Here’s hoping co-creators Albin Karlsson and Alex Olwal can send us video of the project working in action.


It looks like just another player. But it behaves as though you live in a world where you go to real places and hang out with real people.

ProximRadio + Blobble
Making software and hardware proximity-aware

The work by Michael Coffey (github | @eartle) and Jonty Wareing (github | @jonty) may seem at first like more of the usual social song-playing stuff. But it’s really a clever use of Bluetooth and proximity that could have significant implications for listening to and making music with other people in the same room.

Using new clients and servers, Michael and Jonty change the experience of listening to music. As people enter and leave a room, radio feeds respond accordingly. And the experience of “scrobbling” — writing a piece of music played on your computer to the Web — changes from solo to ensemble experience. If you and a few friends listen to Dark Side of the Moon while watching The Wizard of Oz, now all of your accounts respond accordingly.

Note, too, that by using the open-source GUI framework Qt4, what looks like a native Mac UI is actually portable across (cough) platforms.

Let’s say you’d rather make music than play it. Well, good news: developed could use these same tricks to build Bluetooth-enabled musical instruments that respond to proximity, not only for social interactions but better-integrated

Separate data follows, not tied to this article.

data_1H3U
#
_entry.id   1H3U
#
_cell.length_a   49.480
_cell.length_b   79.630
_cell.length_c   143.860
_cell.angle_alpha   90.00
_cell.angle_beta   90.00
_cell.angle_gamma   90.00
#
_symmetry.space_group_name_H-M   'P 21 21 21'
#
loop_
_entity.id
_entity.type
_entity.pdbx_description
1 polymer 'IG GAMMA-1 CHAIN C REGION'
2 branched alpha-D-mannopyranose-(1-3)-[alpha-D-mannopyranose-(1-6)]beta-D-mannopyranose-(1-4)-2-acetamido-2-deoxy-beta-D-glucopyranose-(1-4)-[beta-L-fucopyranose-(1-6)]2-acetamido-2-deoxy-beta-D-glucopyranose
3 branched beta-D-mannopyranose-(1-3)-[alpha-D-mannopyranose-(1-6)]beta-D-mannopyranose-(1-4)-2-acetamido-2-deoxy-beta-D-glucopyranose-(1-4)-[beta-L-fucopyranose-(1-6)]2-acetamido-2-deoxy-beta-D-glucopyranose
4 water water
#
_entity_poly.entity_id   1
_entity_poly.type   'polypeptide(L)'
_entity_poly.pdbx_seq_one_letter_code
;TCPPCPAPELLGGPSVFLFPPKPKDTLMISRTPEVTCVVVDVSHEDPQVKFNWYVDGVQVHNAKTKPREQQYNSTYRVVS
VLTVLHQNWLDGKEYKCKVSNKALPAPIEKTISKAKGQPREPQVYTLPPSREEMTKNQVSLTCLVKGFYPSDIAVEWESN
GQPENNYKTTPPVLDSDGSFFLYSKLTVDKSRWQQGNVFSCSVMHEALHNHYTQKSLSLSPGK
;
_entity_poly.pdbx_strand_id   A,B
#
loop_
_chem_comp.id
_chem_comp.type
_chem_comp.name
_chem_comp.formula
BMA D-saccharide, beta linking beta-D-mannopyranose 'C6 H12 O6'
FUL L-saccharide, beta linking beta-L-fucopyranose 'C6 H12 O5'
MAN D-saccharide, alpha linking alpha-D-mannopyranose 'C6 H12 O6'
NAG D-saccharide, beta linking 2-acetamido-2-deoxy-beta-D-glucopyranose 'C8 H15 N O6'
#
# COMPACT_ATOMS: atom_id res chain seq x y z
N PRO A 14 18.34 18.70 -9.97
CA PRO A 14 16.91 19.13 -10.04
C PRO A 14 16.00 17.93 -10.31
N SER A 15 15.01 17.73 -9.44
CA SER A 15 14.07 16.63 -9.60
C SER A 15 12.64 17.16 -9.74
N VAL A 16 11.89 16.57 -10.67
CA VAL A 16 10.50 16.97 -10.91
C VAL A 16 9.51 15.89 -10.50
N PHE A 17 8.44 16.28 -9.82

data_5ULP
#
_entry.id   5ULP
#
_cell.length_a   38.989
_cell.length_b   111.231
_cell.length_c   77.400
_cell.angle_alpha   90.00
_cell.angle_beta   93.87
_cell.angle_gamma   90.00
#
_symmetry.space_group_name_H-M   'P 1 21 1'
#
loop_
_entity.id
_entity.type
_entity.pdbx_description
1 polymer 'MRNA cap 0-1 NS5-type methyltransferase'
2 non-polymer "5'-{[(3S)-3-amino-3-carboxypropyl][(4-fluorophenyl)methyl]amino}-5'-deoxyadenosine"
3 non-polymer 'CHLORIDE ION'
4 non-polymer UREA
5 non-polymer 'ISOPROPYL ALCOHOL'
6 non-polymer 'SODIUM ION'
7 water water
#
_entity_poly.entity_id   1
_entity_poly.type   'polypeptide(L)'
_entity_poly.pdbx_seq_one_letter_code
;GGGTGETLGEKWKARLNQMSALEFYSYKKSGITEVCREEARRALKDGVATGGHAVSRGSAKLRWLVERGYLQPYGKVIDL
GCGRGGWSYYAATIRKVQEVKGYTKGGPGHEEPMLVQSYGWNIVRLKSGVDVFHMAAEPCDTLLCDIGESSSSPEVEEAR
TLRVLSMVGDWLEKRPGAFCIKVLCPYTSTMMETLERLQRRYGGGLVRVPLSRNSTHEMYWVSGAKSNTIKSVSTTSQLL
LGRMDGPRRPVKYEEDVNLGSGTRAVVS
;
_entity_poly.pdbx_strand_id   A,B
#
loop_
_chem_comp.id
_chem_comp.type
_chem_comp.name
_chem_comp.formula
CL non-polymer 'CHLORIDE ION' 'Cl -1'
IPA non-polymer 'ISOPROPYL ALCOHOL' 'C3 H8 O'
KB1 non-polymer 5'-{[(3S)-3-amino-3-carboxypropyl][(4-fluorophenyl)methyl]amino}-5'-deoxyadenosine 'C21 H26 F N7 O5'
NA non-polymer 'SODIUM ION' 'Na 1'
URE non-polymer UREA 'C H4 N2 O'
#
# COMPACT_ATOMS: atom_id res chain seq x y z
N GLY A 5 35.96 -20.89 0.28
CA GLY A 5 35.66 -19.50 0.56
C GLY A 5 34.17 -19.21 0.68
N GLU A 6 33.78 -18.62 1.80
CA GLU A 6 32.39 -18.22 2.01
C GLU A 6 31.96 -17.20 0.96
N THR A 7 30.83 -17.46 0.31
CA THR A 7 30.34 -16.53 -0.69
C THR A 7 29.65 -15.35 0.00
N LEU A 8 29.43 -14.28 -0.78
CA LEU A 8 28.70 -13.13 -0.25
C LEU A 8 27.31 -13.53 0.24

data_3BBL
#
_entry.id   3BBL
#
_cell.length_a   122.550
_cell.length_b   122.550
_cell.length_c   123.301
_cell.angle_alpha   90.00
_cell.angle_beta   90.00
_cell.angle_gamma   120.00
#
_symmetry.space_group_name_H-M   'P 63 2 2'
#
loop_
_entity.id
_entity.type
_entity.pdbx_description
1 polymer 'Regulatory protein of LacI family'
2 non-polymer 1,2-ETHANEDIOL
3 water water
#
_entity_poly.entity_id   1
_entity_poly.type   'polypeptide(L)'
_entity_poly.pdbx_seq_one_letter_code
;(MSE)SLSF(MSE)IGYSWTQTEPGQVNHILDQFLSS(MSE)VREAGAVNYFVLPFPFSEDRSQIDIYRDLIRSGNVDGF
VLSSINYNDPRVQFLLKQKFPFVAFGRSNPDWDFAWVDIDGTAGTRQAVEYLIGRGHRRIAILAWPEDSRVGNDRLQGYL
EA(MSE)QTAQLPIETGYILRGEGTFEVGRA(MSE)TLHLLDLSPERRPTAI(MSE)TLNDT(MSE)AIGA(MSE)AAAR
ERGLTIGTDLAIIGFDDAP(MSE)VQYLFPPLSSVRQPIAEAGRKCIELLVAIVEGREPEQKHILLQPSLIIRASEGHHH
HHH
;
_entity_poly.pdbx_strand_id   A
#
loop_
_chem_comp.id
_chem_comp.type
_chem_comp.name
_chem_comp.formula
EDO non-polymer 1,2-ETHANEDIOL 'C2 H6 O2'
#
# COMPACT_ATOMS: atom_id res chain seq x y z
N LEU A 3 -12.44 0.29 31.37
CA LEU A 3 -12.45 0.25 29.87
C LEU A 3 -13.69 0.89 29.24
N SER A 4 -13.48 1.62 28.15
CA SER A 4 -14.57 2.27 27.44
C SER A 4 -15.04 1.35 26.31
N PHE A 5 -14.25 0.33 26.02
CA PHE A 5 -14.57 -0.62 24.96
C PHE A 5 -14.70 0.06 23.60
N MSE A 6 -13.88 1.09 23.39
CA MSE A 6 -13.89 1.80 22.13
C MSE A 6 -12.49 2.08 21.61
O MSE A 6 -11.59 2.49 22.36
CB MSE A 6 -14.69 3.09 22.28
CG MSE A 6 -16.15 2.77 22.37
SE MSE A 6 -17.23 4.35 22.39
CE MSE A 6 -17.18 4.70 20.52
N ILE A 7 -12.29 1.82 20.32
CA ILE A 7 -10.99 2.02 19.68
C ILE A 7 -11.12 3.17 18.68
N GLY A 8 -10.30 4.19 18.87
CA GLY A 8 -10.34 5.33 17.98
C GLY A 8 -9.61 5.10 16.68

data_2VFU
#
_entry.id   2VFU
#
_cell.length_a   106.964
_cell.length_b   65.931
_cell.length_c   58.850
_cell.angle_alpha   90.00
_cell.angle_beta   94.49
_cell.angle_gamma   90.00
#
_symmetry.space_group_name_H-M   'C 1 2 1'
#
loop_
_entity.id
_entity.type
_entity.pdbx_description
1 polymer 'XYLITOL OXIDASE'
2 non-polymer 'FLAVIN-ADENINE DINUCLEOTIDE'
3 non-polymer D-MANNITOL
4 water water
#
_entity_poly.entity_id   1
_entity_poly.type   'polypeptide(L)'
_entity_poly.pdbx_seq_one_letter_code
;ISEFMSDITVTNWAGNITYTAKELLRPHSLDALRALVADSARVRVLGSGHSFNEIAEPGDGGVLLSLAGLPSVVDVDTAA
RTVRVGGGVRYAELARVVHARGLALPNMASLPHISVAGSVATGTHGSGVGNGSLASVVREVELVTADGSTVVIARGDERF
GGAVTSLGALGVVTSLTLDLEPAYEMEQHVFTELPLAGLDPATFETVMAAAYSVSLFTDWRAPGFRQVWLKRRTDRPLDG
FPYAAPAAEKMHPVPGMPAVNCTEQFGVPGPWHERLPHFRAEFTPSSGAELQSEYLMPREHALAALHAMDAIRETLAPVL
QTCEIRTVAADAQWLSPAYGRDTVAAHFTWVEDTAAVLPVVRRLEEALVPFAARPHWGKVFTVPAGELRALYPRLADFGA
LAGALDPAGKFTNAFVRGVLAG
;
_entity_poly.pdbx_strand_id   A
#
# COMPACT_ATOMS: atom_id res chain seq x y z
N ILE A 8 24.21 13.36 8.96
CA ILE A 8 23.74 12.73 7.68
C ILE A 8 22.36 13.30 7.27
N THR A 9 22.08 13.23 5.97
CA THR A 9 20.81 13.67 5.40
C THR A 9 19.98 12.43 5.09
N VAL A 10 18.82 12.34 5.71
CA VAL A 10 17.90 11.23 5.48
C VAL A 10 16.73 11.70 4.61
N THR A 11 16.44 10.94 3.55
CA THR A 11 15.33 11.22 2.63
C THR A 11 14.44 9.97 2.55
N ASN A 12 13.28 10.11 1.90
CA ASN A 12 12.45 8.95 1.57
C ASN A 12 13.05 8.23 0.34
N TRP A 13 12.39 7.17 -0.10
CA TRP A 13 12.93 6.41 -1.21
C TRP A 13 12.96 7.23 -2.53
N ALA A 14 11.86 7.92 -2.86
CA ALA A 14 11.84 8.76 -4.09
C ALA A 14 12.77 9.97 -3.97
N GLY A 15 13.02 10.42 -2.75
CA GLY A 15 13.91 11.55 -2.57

Radio Free Hackday
Virtual radio meets the physical radio object

Simon Hohberg and Robert Böhnke (aka @ceterum_censeo) had a brilliant, simple hardware hack: put the soul of an Arduino mini into a friendly-looking Panasonic FM radio. Result: physical controls for virtual radio, and an actual, local FM stream transmitted back from the computer into the stream.

With some minor upgrades (like a beefier, non-Arduino minicomputer), this could be a self-contained Internet radio. But it’s a reminder that making physical controls for software can be fun, frivolous, and novel. After all, it’s really the way we interact with real-world objects that makes them meaningful.

Game Boy mainstay Nanoloop, reimagined as JavaScript

Start with Nanoloop, the unique, elegantly-designed music creation software for the Game Boy. Now imagine it as a browser application – no Flash, no standalone app, but all JavaScript, even down to the audio output.